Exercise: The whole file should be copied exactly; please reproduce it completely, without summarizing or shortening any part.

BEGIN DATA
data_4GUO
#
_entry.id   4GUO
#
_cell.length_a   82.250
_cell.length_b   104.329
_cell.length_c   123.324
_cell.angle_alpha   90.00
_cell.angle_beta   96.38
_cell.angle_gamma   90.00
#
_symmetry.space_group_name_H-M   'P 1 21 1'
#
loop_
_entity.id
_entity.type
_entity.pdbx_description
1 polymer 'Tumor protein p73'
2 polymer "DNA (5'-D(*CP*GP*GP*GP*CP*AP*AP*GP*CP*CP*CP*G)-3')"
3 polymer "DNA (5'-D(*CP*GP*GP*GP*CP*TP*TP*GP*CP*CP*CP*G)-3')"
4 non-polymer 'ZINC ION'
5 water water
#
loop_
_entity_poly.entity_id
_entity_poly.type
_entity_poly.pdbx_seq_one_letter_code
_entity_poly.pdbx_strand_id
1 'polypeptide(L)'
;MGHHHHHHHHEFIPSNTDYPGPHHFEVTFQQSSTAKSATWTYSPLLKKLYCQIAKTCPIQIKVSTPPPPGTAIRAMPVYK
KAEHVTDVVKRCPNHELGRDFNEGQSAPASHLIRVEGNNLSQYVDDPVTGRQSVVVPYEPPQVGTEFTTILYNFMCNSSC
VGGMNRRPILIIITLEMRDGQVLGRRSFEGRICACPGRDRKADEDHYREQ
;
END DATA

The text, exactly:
data_4GUO
#
_entry.id   4GUO
#
_cell.length_a   82.250
_cell.length_b   104.329
_cell.length_c   123.324
_cell.angle_alpha   90.00
_cell.angle_beta   96.38
_cell.angle_gamma   90.00
#
_symmetry.space_group_name_H-M   'P 1 21 1'
#
loop_
_entity.id
_entity.type
_entity.pdbx_description
1 polymer 'Tumor protein p73'
2 polymer "DNA (5'-D(*CP*GP*GP*GP*CP*AP*AP*GP*CP*CP*CP*G)-3')"
3 polymer "DNA (5'-D(*CP*GP*GP*GP*CP*TP*TP*GP*CP*CP*CP*G)-3')"
4 non-polymer 'ZINC ION'
5 water water
#
loop_
_entity_poly.entity_id
_entity_poly.type
_entity_poly.pdbx_seq_one_letter_code
_entity_poly.pdbx_strand_id
1 'polypeptide(L)'
;MGHHHHHHHHEFIPSNTDYPGPHHFEVTFQQSSTAKSATWTYSPLLKKLYCQIAKTCPIQIKVSTPPPPGTAIRAMPVYK
KAEHVTDVVKRCPNHELGRDFNEGQSAPASHLIRVEGNNLSQYVDDPVTGRQSVVVPYEPPQVGTEFTTILYNFMCNSSC
VGGMNRRPILIIITLEMRDGQVLGRRSFEGRICACPGRDRKADEDHYREQ
;